Question about Sony Cyber-shot DSC-H9 Digital Camera
When I try and take a picture indoors using my flash, there is a delay in the exposure...and then the photo is distorted and not useable at all. It's like the expisure is jammed or delayed or something. Help?!
Without seeing the image, it's difficult to pinpoint the problem. But, going on the description you've described here, my guess would be that your shutter speed is too low to record any movement sharply, or is recording movement you are making while holding the camera. Some things that you may want to review with the camera to ensure that you're shooting the images correctly:
First, if you can look at the image using a photo editing program, see if you can review the EXIF (also called metadata) file and look at the exposure. Generally, anything under 1/30th of a second will show motion blur introduced from hand-holding the camera. If the shutter speed is below this, you should consider using a higher ISO setting or opening the apperture (this equates to a lower "F" number, so "F4" allows in LESS light than "F2.8") to allow more light into the lens. Remember that doubling the ISO will allow you to make an exposure with HALF the light. The down side to this is that higher ISO settings, particularly in Point and Shoot cameras, introduce higher levels of noise.
Ensure that you are no more than 10 feet from your subject. Most on-camera flash units are much less effective beyond this distance.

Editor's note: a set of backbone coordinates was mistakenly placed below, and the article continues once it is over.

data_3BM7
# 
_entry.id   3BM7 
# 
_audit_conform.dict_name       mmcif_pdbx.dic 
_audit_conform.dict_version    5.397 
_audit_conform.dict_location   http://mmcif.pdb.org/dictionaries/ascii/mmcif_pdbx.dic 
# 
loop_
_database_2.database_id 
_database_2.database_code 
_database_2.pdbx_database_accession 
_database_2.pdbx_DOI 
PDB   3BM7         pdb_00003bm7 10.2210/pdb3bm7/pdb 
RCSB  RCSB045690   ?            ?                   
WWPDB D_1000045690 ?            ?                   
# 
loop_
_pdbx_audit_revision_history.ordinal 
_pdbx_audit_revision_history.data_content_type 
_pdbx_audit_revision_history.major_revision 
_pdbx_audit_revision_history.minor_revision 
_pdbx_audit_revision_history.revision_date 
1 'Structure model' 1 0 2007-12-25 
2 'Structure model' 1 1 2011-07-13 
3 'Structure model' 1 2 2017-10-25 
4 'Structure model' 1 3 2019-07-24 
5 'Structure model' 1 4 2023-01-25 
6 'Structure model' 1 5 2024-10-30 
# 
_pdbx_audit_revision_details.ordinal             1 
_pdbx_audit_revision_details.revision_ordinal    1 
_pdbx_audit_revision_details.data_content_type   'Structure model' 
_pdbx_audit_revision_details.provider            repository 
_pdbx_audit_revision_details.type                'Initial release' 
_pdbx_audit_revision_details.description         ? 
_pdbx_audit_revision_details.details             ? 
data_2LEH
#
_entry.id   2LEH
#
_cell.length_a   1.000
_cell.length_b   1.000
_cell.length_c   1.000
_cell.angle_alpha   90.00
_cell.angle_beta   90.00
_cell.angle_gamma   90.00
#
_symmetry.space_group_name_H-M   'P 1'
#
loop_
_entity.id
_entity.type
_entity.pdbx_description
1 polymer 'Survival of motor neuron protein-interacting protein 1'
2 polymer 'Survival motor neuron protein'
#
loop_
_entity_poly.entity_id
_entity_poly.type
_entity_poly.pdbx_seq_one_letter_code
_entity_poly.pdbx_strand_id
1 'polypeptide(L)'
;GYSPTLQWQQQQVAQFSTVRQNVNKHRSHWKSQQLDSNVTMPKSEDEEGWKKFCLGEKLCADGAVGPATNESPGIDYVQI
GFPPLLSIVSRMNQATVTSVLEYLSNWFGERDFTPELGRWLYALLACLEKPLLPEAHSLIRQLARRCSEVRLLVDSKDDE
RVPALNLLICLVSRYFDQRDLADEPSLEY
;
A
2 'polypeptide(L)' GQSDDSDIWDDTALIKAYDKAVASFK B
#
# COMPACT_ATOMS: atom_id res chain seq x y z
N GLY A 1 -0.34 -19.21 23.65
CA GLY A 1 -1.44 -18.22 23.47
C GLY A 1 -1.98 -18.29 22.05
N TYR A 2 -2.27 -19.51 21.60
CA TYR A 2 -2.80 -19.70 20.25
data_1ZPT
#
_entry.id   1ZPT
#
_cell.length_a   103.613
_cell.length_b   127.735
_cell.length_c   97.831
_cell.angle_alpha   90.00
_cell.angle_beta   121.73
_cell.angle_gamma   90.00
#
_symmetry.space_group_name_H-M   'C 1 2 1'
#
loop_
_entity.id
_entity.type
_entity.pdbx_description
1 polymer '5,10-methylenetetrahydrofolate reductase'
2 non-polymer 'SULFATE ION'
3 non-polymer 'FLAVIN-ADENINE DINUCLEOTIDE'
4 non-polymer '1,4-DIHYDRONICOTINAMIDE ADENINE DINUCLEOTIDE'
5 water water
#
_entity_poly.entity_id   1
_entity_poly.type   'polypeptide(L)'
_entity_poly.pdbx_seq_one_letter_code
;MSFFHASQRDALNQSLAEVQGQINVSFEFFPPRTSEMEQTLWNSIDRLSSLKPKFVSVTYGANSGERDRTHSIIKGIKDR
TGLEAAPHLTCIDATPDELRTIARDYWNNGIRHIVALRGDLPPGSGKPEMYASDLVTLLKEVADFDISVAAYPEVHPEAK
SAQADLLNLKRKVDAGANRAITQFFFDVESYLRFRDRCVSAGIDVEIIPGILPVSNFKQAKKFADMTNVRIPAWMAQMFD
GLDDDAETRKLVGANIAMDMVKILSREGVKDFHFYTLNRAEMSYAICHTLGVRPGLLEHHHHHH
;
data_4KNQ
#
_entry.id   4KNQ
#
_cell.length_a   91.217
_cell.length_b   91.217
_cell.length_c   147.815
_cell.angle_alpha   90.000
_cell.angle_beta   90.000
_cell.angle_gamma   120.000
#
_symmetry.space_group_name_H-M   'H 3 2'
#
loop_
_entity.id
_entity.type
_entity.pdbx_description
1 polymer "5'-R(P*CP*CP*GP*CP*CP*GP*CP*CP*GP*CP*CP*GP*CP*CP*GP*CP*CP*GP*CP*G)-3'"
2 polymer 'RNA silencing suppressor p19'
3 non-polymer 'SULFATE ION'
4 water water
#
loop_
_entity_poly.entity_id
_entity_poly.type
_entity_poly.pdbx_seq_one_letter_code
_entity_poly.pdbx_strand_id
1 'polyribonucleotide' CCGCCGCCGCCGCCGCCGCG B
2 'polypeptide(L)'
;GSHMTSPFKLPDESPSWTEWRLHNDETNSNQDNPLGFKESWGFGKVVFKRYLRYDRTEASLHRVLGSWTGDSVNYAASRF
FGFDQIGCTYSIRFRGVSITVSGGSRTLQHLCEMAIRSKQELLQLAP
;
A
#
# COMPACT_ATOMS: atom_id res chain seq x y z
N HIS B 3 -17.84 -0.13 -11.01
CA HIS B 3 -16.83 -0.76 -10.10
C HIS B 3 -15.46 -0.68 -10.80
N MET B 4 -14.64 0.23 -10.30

If you are photographing sports/action, remember that a shutter speed of 1/250th of a second will eliminate most motion blur.
Also remember that most point and shoot digital cameras are "one chip" cameras and often have multiple tasks to perform while making an image (focus, exposure, flash, recording and writing the file are all performed at the same time...), so it's not uncommon to see delays (also called "shutter lag") in point and shoot cameras (DSLR's have multiple chips, and don't have this issue...). One way to resolve this is to depress the shutter release half way. This keeps the chip "hot" and ready to expose. Doing this with a point and shoot camera greatly increases the responsiveness to the shutter release.
Hope this helps and happy shooting!
Posted on Jul 15, 2009
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Posted on Jan 02, 2017
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